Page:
Is my personal data being sold?

Marketing Team
4 Mins

Most likely it is. And here’s how you are unwittingly making that happen every day when you use your mobile.

Personal data is often compared to oil - it powers today’s most profitable companies, just like fossil fuels energized those of the past. But the consumers it’s extracted from often know very little about how much of their information is collected, who gets to utilize it, and how much is it worth. 

Every day, hundreds of companies, you may not even know exist, gather facts about you. This information may then flow to academic researchers, hackers, governments or a bunch of companies trying to sell you their products and services.

What do they know about us?

Third-party companies buy or license our personal data, thus accumulating thousands of attributes each for billions of users. Today, if you use a smartphone or a credit card, it isn’t difficult for these companies to determine if you’ve recently bagged a new job, whether you’re pregnant, trying to lose weight, planning on relocating, listen to a certain genre of music, or even how you swipe and tap on your smartphone.

Accenture, a technology and consulting company, runs a marketing and analytics branch called Accenture Interactive that combines datasets from sources including people’s purchase history and location to help its clients build customer profiles for advertising. In 2020, the company spent $3,250,000 lobbying on issues like artificial intelligence, the Digital Dollar, and COVID-19 contact tracing, according to public records. 

Deloitte, an auditing and advisory company, provides services like PredictRisk, which uses information including people’s hobbies, interests, and financial data to generate a health risk prediction score and help life insurance companies figure out how likely people are to buy their products.

How are they doing it?

Most of us aren’t aware of our activities being tracked online. “Companies are collecting data these days on all the interactions, on all the touchpoints between them and customers, in the normal course of doing business,” says Elea Feit, senior fellow at Wharton Customer Analytics.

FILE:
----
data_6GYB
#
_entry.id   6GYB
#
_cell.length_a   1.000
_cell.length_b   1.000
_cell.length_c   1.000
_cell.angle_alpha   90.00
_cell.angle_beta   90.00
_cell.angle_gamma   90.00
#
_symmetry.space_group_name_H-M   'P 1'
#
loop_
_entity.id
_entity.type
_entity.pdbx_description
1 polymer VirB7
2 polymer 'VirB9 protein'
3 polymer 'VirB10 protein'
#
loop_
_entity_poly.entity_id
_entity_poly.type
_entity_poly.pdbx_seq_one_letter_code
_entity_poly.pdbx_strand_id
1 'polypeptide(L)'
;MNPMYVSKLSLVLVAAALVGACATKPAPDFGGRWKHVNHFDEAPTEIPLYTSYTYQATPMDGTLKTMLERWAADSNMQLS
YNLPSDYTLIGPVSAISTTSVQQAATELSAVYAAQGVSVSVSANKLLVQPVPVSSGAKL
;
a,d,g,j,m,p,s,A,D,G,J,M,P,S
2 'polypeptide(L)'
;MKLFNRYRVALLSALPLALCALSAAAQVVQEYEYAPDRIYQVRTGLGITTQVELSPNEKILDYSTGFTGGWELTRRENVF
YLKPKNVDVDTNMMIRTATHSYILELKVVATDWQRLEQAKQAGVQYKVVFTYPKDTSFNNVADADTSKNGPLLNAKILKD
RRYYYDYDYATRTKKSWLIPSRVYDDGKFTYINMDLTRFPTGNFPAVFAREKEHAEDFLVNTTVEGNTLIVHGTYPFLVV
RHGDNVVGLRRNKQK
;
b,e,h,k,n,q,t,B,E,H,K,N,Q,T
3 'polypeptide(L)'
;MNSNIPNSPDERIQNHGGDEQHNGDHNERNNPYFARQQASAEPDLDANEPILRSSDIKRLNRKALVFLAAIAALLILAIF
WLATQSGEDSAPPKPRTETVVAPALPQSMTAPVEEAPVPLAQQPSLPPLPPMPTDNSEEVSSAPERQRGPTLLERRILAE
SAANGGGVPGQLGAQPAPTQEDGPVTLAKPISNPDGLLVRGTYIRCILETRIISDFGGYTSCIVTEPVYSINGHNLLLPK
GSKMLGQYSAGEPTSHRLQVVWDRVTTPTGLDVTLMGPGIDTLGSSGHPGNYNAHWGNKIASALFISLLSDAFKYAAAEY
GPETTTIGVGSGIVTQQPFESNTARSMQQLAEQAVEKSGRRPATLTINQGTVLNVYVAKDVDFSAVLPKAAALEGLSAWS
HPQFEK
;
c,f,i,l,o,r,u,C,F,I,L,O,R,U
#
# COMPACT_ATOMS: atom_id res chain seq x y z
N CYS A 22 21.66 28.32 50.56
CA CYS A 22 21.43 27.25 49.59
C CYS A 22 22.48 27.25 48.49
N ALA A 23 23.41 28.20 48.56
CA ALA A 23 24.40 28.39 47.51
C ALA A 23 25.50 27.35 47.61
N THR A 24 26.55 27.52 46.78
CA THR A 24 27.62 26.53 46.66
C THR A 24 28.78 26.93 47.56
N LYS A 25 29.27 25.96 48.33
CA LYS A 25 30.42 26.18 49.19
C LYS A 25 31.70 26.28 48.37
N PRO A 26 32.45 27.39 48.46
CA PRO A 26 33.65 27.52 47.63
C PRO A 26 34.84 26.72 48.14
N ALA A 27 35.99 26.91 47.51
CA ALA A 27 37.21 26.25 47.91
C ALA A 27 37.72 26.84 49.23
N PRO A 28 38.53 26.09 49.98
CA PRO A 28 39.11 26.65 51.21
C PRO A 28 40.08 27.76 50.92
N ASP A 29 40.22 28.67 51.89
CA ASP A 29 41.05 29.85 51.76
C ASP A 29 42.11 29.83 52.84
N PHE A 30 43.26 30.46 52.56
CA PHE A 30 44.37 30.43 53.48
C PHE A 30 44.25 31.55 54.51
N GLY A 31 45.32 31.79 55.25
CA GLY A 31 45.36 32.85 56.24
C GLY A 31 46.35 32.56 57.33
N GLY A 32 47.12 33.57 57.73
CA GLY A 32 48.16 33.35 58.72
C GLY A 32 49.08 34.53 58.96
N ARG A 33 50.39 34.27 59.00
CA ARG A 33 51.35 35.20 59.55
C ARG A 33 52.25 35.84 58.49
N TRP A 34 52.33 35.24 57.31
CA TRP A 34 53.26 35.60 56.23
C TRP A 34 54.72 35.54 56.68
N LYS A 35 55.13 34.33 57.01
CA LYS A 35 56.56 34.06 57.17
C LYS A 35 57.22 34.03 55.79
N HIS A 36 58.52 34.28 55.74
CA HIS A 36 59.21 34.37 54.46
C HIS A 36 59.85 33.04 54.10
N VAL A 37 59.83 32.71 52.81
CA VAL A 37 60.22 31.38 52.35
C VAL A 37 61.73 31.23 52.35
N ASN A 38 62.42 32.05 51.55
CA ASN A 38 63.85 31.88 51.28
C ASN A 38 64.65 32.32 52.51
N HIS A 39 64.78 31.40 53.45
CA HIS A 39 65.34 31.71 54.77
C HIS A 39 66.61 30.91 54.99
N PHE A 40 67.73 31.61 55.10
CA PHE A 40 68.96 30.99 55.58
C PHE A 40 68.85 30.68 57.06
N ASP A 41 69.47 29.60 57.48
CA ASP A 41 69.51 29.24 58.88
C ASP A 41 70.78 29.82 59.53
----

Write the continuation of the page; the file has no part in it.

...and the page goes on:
For example, an ecommerce company would be keeping track of all the emails it sends you and whether you click on any of the links inside the email, also tracking your visits to its site and subsequent purchases. “Every time you interact with the company, you should expect that the company is recording that information and connecting it to you,” she notes.

Why track us anyway?

Companies have legitimate business purposes for tracking consumers. For example, a business that knows you’re a pet owner based on your searches for dog food could offer you discounts on its dog shampoos. Companies can also use your data to improve product designs and performance. However, some companies do sell our personal data, working with third-party data brokers. 

Buyers of this data gather information about a customer’s behavior across multiple interactions with various entities. And in all likelihood, the consumer doesn’t know that their data is being sold to this third-party broker. 

Is there a way out of this mess?

The truth is that most users don’t think twice before handing over their data to various businesses that they interact with on a daily basis. Eerily, people are being trained to give up data to get something in return, such as a discount code, or only to fit in with society, hence normalizing personal data submission.

Michael Kearns, co-author of The Ethical Algorithm, believes that people can do little by themselves to protect their data privacy. “Even following all your best practices isn’t going to be enough if you want to use Google, you want to use email, you want to use social media, you want to use navigation apps,” he says. “If you really want to have true privacy and security, you have to go offline.”

How Doosra can help

Although one might not have control over their personal data being sold and bartered for commercial benefits, one can still add an effective layer of security around one’s digital privacy. A Doosra number is a virtual secondary number that can be used with the help of an app on your phone. 

Doosra only allows calls from numbers that you authorise and auto-blocks the rest, sending them to voicemail, so you decide who can call you and who cannot. This way, spammers, scammers and stalkers cannot reach you even when they have access to your data, making you digitally safer and smarter.